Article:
Tag Archives: Exodus

“Dr. Motyer concluded” by Timothy Keller

“Approximately forty years ago, during the summer between my undergraduate college years and seminary, I was working and living with my parents in Johnstown, Pennsylvania.

One evening I drove over the mountains down into a long valley in the midst of the Laurel Highlands and came eventually to the Ligonier Valley Study Center, just outside the little Western Pennsylvania hamlet of Stahlstown, where R.C. Sproul was hosting at his regular weekly Question and Answer session a British Old Testament scholar, J. Alec Motyer.

As a still fairly new Christian, I found the Old Testament to be a confusing and off-putting part of the Bible. I will always remember his answer to a question about the relationship of Old Testament Israel to the church (I can’t remember if R.C. posed it to him or someone from the audience).

After saying something about the discontinuities, he insisted that we were all one people of God. Then he asked us to imagine how the Israelites under Moses would have given their ‘testimony’ to someone who asked for it. They would have said something like this:

We were in a foreign land, in bondage, under the sentence of death. But our mediator— the one who stands between us and God— came to us with the promise of deliverance. We trusted in the promises of God, took shelter under the blood of the lamb, and he led us out. Now we are on the way to the Promised Land. We are not there yet, of course, but we have the law to guide us, and through blood sacrifice we also have his presence in our midst. So he will stay with us until we get to our true country, our everlasting home.

Then Dr Motyer concluded: ‘Now think about it. A Christian today could say the same thing, almost word for word.’ My young self was thunderstruck.

I had held the vague, unexamined impression that in the Old Testament people were saved through obeying a host of detailed laws but that today we were freely forgiven and accepted by faith.

This little thought experiment showed me, in a stroke, not only that the Israelites had been saved by grace and that God’s salvation had been by costly atonement and grace all along, but also that the pursuit of holiness, pilgrimage, obedience, and deep community should characterize Christians as well.”

–Timothy Keller, “Foreward” in Alec Motyer, A Christian’s Pocket Guide to Loving the Old Testament (Geanies House, Fearn, Ross-shire, Scotland, Great Britain: Christian Focus Publications, 2015), ix-x. Keller also alludes to this Motyer quote here.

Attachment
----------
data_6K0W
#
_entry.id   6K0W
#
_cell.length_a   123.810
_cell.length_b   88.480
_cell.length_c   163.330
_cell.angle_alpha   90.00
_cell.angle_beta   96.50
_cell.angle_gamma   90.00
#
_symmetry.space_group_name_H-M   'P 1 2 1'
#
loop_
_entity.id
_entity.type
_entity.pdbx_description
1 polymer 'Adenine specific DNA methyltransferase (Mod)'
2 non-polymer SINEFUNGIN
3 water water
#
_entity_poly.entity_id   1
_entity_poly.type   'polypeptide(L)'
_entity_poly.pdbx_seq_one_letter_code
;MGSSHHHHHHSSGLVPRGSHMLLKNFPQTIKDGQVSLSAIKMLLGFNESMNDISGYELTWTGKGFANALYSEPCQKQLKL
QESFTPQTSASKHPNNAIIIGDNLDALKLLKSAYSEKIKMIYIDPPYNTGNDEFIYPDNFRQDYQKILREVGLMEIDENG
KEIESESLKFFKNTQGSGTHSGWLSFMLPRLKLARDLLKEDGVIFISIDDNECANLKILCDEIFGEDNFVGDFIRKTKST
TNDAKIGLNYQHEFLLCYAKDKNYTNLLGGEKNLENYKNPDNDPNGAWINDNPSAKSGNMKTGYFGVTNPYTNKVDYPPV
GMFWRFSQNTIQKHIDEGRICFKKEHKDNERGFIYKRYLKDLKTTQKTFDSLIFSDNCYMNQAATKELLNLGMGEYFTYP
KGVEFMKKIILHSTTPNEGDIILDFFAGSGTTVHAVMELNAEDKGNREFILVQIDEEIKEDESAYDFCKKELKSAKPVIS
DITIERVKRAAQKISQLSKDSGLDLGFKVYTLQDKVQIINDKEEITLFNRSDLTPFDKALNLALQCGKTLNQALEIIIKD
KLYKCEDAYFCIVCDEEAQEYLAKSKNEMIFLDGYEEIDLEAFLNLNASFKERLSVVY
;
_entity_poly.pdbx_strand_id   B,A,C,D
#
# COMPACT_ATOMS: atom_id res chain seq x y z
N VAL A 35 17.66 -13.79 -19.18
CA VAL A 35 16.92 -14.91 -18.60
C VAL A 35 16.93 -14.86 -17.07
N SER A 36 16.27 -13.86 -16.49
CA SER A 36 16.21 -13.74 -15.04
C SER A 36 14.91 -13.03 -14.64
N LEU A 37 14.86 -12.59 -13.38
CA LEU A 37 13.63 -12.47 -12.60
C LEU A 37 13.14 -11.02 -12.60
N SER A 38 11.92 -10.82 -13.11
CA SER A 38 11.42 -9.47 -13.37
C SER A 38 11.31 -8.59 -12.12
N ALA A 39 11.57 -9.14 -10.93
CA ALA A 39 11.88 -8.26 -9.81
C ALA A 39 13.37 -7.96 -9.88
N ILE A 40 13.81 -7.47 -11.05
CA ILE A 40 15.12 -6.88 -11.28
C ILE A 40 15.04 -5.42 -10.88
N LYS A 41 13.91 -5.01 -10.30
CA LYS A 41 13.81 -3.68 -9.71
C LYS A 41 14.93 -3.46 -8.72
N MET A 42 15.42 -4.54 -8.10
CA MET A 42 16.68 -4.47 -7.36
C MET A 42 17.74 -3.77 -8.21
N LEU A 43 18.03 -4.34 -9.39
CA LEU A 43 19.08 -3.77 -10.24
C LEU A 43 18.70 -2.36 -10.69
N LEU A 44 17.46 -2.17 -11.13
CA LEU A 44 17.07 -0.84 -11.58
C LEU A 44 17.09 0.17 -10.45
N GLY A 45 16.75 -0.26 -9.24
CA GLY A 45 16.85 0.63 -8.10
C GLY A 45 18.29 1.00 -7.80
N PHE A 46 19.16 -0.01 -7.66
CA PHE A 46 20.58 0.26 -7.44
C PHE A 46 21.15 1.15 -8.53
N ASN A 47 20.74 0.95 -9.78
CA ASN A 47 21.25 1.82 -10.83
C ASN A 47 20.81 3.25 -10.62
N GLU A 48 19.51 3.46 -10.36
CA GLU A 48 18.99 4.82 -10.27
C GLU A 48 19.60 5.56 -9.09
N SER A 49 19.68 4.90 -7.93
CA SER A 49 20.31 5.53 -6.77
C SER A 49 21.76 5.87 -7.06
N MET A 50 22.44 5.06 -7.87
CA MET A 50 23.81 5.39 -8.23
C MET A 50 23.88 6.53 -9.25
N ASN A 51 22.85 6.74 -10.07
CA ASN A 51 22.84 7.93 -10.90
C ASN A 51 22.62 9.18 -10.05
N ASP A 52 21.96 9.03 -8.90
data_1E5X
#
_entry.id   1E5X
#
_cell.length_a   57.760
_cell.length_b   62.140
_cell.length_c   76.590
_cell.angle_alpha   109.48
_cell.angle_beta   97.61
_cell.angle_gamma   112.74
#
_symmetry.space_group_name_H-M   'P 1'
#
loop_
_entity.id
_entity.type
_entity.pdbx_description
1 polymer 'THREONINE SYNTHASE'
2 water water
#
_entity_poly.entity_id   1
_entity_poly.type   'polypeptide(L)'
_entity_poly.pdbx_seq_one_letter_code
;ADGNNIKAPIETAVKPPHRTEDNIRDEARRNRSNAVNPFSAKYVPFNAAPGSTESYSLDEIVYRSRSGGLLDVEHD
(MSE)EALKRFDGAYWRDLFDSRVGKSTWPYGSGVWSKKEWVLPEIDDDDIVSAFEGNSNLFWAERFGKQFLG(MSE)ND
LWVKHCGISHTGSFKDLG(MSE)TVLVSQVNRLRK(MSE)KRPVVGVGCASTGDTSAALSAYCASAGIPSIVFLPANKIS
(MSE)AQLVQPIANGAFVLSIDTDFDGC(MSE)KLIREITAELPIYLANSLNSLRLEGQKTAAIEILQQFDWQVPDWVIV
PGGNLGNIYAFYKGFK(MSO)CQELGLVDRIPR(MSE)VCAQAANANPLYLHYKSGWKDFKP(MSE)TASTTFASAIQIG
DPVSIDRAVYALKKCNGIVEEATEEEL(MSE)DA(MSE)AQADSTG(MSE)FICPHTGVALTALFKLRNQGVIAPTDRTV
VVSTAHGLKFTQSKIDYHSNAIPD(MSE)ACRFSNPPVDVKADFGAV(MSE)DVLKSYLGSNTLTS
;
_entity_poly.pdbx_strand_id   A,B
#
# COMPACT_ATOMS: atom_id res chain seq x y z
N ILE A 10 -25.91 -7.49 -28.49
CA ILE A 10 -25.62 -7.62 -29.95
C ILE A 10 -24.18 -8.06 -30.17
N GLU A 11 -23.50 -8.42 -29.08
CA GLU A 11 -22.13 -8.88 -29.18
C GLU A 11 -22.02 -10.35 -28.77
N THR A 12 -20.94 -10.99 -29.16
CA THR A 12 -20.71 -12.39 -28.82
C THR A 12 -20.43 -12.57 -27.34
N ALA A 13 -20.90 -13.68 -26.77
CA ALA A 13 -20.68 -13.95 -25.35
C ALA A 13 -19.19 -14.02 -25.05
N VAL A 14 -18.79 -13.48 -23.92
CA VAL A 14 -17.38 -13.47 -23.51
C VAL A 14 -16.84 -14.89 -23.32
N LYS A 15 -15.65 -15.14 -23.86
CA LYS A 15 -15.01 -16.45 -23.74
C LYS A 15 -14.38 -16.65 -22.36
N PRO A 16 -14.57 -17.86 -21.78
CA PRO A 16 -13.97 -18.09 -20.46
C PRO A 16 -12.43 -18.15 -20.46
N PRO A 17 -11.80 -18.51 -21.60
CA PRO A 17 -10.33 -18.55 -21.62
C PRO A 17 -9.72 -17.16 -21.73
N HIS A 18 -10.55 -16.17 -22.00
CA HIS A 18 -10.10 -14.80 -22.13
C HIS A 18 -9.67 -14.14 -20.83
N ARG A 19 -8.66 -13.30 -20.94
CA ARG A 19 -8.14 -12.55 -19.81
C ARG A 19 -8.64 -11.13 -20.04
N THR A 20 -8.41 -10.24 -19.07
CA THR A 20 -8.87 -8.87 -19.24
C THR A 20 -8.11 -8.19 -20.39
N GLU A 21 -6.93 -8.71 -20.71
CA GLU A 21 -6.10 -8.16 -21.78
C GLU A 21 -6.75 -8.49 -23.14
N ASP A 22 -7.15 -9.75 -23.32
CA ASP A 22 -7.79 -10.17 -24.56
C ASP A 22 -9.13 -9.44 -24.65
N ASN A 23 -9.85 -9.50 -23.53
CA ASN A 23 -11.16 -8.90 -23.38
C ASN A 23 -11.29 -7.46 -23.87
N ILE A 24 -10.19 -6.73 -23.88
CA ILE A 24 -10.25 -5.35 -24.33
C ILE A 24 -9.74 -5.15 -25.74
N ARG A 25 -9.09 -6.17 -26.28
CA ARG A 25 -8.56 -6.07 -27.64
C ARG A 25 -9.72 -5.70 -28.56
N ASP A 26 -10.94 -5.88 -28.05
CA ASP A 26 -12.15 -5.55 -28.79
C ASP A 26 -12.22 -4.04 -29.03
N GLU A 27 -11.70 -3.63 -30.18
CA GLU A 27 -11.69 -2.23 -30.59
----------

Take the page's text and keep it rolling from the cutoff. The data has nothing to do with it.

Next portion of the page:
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Filed under Bible, Biblical Theology, Christian Theology, Exodus, Jesus Christ, Puritanical, Quotable Quotes, R.C. Sproul, The Gospel, Tim Keller

“Between the times” by Thomas Schreiner

“The eschatology of 1 Peter is consonant with that found in the rest of the NT. Peter emphasizes that OT prophecies are fulfilled in Jesus Christ: He is the slain lamb and the suffering servant, and the new exodus (redemption) has become a reality through Him.

Jesus is Lord and King, for He triumphed over demonic powers at the cross. They are now subject to Jesus as the victorious and ascended Lord.

Because of God’s work in Christ, believers live between the times. They are born again, redeemed by the blood of Christ, and freed from guilt because the suffering servant died in their place.

All of this took place to bring them to God (3:18), so that they could rejoice in His presence forever.”

–Thomas Schreiner, The King in His Beauty: A Biblical Theology of the Old and New Testaments (Grand Rapids: Baker, 2013), 606.

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Filed under 1 Peter, Bible, Biblical Theology, Christian Theology, Glory of Christ, Jesus Christ, Quotable Quotes, The Church, The Gospel, Thomas Schreiner

“The blood of the lamb” by Timothy Keller

“Imagine you were in Egypt just after that first Passover. If you stopped Israelites in those days and said, ‘Who are you and what is happening here?’ they would say, ‘I was a slave, under a sentence of death, but I took shelter under the blood of the lamb and escaped that bondage, and now God lives in our midst and we are following Him to the Promised Land.’

That is exactly what Christians say today. If you trust in Jesus’ substitutionary sacrifice, the greatest longings of your heart will be satisfied on the day you sit down for that eternal feast in the promised kingdom of God.”

–Timothy Keller, King’s Cross: The Story of the World in the Life of Jesus (New York: Dutton, 2011), 172.

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Filed under Biblical Theology, Christian Theology, Exodus, Jesus Christ, Quotable Quotes, The Gospel, Tim Keller